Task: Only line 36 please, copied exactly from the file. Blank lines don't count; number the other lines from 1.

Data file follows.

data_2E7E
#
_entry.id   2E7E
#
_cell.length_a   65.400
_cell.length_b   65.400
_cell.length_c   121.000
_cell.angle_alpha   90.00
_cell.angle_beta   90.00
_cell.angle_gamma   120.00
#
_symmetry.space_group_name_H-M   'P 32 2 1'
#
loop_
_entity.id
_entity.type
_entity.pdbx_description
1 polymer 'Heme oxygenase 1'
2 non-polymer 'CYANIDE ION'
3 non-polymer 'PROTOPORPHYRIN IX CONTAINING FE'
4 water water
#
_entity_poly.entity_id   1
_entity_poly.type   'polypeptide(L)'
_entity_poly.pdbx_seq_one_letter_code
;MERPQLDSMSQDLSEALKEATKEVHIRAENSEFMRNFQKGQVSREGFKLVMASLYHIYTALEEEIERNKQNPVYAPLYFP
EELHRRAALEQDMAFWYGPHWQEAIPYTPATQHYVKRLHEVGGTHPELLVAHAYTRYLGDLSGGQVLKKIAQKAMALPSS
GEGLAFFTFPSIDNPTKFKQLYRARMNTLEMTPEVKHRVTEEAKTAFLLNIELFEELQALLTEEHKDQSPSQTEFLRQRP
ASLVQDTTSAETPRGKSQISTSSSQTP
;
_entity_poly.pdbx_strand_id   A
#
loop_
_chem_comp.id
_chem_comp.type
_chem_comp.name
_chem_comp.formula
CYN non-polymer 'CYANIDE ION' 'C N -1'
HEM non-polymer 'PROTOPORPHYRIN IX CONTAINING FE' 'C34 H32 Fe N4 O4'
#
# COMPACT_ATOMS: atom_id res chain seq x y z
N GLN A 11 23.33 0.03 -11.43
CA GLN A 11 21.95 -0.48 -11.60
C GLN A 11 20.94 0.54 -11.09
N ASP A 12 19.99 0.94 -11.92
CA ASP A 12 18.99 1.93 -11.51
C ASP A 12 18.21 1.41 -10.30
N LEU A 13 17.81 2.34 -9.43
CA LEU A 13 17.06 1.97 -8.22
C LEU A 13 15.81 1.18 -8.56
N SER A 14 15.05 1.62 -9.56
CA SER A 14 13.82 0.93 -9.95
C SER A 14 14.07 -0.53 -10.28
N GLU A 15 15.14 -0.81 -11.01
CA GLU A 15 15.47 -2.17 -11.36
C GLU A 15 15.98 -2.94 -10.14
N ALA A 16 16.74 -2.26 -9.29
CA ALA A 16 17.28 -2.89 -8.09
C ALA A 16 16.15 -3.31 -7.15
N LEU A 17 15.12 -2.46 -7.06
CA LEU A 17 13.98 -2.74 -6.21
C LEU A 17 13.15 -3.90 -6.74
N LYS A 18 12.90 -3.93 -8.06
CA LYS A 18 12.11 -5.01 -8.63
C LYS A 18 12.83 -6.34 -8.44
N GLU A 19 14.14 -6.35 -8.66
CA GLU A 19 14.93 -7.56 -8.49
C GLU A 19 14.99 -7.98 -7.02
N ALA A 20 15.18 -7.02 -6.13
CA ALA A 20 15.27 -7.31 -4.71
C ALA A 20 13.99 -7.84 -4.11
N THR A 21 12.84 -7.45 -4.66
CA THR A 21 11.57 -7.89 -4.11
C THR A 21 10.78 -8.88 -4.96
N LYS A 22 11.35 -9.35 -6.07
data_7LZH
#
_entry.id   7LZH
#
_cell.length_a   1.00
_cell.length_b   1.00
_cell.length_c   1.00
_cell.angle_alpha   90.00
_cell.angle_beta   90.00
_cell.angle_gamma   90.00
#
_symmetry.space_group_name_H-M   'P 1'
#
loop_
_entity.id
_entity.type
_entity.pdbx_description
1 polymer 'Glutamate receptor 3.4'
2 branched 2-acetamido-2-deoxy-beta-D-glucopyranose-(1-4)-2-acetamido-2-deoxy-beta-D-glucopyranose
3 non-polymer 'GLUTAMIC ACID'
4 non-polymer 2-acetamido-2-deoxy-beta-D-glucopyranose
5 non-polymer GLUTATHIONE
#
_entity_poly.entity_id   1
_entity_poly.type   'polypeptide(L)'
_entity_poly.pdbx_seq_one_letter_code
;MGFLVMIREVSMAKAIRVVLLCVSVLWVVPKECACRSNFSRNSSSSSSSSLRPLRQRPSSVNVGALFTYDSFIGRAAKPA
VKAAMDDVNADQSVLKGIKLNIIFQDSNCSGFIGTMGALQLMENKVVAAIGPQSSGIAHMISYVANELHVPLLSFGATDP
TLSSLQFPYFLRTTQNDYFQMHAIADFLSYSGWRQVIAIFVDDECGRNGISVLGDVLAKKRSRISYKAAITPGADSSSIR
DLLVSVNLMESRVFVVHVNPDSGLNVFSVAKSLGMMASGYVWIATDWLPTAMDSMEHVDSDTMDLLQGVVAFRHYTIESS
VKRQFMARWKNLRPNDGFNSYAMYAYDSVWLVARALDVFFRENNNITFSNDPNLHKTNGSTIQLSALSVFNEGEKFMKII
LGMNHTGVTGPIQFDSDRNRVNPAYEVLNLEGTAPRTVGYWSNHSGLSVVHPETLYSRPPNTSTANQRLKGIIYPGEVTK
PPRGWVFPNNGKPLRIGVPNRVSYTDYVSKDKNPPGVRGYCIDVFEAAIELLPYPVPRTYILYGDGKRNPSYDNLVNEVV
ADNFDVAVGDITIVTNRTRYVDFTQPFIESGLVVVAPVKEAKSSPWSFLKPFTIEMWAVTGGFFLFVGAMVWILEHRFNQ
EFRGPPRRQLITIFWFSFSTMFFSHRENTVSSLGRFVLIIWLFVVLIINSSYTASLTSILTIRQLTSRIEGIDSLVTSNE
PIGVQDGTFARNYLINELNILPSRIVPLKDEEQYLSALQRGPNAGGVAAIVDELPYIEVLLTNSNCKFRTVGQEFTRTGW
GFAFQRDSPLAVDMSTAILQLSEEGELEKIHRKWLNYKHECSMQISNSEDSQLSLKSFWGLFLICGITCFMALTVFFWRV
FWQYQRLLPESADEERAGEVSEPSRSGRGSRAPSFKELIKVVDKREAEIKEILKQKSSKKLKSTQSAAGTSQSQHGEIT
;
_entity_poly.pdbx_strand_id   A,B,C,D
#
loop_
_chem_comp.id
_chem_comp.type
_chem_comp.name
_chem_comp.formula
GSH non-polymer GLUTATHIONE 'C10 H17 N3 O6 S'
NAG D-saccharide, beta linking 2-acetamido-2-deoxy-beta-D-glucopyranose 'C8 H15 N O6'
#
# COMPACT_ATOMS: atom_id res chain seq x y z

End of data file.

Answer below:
_chem_comp.name